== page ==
Okay, here is my advice:
1. Buy a cheap (and if possible, used) vacuum Record Cleaning Machine (RCM). A Nitty Gritty (or its cousin, the Record Doctor), both work fine as a vacuum drying device. (A VPI works great too, but it is much larger and takes up more room, and can't be moved or stored as easily as a Nitty Gritty type, but they look better, more like fine furniture.) A DIY kit is also available, but I have no experience with that. (Warning, these types do tend to be fairly loud, as vacuums typically are loud.) Costs will be a couple hundred bucks if bought used, a few hundred if bought new.
2. Buy a couple of Disk Doctor, or Mobile Fidelity, (MoFi) cleaning brushes and some good cleaning fluid, (I recommend MoFi's Super Record Wash). (For used, dirty records, I use their Super Deep Cleaner, followed by the Super Record Wash.) Also buy a carbon fiber brush, as you'll use it EVERY time prior to playing records. Costs will be about $50 - 100.
3. Hand clean the record using the fluid and the brushes, and then vacuum them dry on the RCM, (one side at a time). Do this with all your records, even the new ones. This will go a long way towards getting rid of those little ticks and pops. You should only need to wet clean a record once, and from then on, you should typically only need to use the carbon fiber brush prior to playing an album side.
4. Also, buy some good plastic inner sleeves, (the MoFi sleeves work well), so that you don't EVER use paper sleeves again. (I also use outer sleeves to reduce wear and tear on the record sleeve, but that is not necessary to acheiving good sound, (merely good looks!)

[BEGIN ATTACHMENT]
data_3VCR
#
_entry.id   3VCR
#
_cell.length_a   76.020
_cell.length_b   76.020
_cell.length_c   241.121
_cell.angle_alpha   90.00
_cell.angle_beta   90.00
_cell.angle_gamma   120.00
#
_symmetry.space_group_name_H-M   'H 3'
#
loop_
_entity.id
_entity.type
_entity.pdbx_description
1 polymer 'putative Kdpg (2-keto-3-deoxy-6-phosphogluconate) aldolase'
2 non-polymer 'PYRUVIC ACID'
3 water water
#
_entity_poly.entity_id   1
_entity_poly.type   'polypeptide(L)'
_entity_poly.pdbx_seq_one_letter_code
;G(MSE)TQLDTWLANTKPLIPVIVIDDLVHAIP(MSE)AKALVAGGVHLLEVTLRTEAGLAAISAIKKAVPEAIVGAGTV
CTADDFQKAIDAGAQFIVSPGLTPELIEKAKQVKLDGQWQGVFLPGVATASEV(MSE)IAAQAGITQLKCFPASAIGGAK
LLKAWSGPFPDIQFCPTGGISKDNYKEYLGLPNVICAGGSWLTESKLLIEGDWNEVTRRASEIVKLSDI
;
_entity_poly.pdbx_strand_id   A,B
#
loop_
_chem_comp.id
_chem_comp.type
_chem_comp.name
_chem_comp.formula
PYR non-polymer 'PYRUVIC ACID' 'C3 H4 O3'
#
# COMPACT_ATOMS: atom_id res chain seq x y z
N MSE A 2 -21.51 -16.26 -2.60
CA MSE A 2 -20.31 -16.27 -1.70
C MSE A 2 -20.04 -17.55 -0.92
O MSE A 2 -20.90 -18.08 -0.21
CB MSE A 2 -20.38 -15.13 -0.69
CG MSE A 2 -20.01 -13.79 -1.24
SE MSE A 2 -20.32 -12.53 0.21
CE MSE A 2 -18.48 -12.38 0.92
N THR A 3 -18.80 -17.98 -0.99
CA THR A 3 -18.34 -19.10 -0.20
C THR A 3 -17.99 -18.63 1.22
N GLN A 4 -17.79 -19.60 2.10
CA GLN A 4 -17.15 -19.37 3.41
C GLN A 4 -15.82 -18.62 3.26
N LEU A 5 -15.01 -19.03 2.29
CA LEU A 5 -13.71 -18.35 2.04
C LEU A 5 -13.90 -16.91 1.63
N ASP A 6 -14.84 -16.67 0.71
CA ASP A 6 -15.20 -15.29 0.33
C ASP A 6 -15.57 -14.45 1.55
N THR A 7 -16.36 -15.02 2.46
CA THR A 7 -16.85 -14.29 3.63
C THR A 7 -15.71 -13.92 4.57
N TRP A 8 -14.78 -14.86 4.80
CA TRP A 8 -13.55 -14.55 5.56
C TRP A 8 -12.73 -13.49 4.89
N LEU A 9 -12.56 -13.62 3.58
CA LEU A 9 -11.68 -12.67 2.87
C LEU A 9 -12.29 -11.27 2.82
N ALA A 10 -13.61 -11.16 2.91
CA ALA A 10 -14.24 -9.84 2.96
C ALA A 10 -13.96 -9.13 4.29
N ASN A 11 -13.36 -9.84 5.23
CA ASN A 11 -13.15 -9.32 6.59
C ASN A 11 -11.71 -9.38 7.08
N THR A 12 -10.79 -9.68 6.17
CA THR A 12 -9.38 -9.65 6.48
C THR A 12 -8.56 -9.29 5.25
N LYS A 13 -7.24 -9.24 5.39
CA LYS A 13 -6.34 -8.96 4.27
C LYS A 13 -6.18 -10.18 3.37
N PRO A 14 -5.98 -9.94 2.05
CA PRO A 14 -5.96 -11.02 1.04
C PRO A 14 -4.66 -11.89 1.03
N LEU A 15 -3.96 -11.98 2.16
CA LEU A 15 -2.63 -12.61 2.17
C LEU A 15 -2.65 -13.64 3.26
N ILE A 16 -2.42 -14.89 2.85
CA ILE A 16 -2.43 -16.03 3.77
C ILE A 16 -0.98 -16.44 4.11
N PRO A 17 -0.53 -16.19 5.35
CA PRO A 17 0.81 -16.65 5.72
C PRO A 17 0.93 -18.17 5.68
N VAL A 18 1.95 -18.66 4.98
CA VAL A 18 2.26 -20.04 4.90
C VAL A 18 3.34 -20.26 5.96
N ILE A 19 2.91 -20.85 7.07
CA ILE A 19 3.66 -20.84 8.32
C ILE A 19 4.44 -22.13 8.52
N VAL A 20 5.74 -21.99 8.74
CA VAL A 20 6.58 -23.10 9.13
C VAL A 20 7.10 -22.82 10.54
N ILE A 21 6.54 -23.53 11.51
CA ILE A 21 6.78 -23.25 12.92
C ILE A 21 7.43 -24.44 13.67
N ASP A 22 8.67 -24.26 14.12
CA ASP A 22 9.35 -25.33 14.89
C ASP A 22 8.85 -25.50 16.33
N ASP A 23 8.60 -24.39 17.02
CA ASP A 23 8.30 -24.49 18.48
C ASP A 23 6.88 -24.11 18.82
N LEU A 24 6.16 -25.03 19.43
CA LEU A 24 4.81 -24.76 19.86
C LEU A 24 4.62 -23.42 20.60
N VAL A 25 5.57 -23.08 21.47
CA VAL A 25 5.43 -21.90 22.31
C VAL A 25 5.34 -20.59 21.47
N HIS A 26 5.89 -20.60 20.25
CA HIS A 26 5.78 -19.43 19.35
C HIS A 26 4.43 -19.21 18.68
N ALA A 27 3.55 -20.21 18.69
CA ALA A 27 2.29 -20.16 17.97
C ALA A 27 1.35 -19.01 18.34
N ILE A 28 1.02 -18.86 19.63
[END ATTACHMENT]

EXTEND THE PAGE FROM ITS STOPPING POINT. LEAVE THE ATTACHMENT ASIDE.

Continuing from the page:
5. Buy a stylus cleaner and brush, (a lot of people recommend the Mr. Clean Magic Eraser, but I've never tried it myself). I use MoFi LP No. 9, and it seems to work fairly well. Use the stylus cleaner at least once prior to each listening session. (Some people clean their stylus after each side, which seems a bit overkill to me. However, different strokes, as they say. I find that since I clean all my vinyl prior to playing it, that my stylus seems to stay cleaner, longer.) Cost is about $20.
Doing all of this will help to improve the sonics of your vinyl, and hence your enjoyment level should go up. However, if you deem this just too damn much work, (and some people do, which is fine), just go back to digital and be happy, and let the rest of us be slaves to our record playing rituals! ;-)
My two cents worth, and Good Luck!
PS In going back over this email, I notice it looks like I am shilling for MoFi by my recommendations, but to be honest, it is just a coincidence that I use their products as I buy from Music Direct a lot, and they sell MoFi products. (FYI, I use, and prefer, the Disk Doctor brushes, as I find them to easier to handle, as they are slightly smaller than the MoFi brushes. But the MoFi brushes are cheaper, I believe.) As you can tell, I am a cheap bastard, and so I use the most cost efficient cleaning supplies and equipment that I can find. ;-)